Image courtesy: The artist and Metro Pictures, New York © The artist
The first major Australian solo exhibition in more than 15 years of work by the renowned New York based artist Cindy Sherman will open at Brisbane’s Gallery of Modern Art (GOMA) from 28 May to 3 October this year.
Cindy Sherman is one of the most recognised and influential artists of our time, who across her career has produced an astonishing number of character studies, experimenting with costume, prosthetics, makeup and digital photography to embellish and manipulate photographs in which she enacts her subjects in highly constructed images.
Queensland Art Gallery | Gallery of Modern Art Director (QAGOMA) Chris Saines said in addition to six important photographic series produced by the American artist since 2000, the exhibition will feature an entirely new body of work created this year and shown for the first time in the Southern Hemisphere.
‘Consistently featuring in major exhibitions and collections around the world and working alongside prominent fashion houses, Sherman’s practice is both broad and ambitious, and continues to challenge and transform our understanding of photography and the phenomenon of contemporary portraiture,’ said Mr Saines.
The exhibition includes more than 50 large scale works drawn from public and private collections –such as the much written about series ‘head shots’ 2000-02 and the darker ‘clowns’ series from 2003–04, made in the aftermath of the 2001 terrorist attacks in the USA.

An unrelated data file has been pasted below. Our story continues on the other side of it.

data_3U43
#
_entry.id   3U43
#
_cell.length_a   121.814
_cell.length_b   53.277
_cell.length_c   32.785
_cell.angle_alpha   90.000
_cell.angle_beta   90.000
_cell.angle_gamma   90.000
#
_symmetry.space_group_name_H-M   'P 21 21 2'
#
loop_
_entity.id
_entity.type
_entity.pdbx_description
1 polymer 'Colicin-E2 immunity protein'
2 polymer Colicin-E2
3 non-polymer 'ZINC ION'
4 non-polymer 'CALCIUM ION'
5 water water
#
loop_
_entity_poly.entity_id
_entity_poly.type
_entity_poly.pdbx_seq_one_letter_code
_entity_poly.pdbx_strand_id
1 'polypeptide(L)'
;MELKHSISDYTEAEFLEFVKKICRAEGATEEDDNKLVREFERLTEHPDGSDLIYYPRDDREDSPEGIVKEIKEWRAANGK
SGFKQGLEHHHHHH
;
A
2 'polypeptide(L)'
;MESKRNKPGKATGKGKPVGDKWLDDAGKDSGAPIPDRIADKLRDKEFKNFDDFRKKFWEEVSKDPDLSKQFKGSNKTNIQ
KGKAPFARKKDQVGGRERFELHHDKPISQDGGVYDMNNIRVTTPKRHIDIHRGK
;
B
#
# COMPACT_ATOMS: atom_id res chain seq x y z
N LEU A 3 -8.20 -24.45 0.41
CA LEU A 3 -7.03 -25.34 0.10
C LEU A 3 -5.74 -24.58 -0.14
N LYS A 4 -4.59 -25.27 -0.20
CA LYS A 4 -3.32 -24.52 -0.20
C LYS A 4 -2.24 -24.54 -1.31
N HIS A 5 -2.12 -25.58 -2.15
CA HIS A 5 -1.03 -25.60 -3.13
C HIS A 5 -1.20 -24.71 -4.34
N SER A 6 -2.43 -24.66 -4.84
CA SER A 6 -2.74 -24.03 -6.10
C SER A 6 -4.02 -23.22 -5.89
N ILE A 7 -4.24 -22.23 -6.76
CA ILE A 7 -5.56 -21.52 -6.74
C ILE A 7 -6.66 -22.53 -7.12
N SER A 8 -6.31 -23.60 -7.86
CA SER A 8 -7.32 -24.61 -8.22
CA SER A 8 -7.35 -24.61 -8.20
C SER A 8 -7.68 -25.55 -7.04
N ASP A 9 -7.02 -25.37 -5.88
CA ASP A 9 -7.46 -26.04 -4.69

Also featured are Sherman’s ‘society portraits’ from 2008, an immense mural whose 5 metre-tall cast of characters loom large over gallery visitors, and two subversive fashion house collaborations, the Vogue-commissioned ‘Balenciaga’ 2007-–08, and ‘Chanel’201–2013 in which the artist mines the fashion house’s haute couture archives.
Ellie Buttrose, QAGOMA’s Associate Curator of Contemporary International Art said ‘Cindy Sherman’ focused on the artist’s return as ‘the model’ after a long period in which she remained behind the camera. This stage of her career coincides with Sherman’s embrace of digital technologies that allow her to create elaborate backgrounds and work at a more imposing scale.
‘Sherman’s work sets out to capture the essence of “a type” in her meticulously staged photographs. By posing as her own subject, she is able to enter the characters and explore the humour behind exaggerated stereotypes.
‘Sherman’s practice is influenced by pop culture, by the characters and types we see every day in an image saturated world,’ said Ms Buttrose.
Image courtesy: The artist and Metro Pictures, New York
© The artist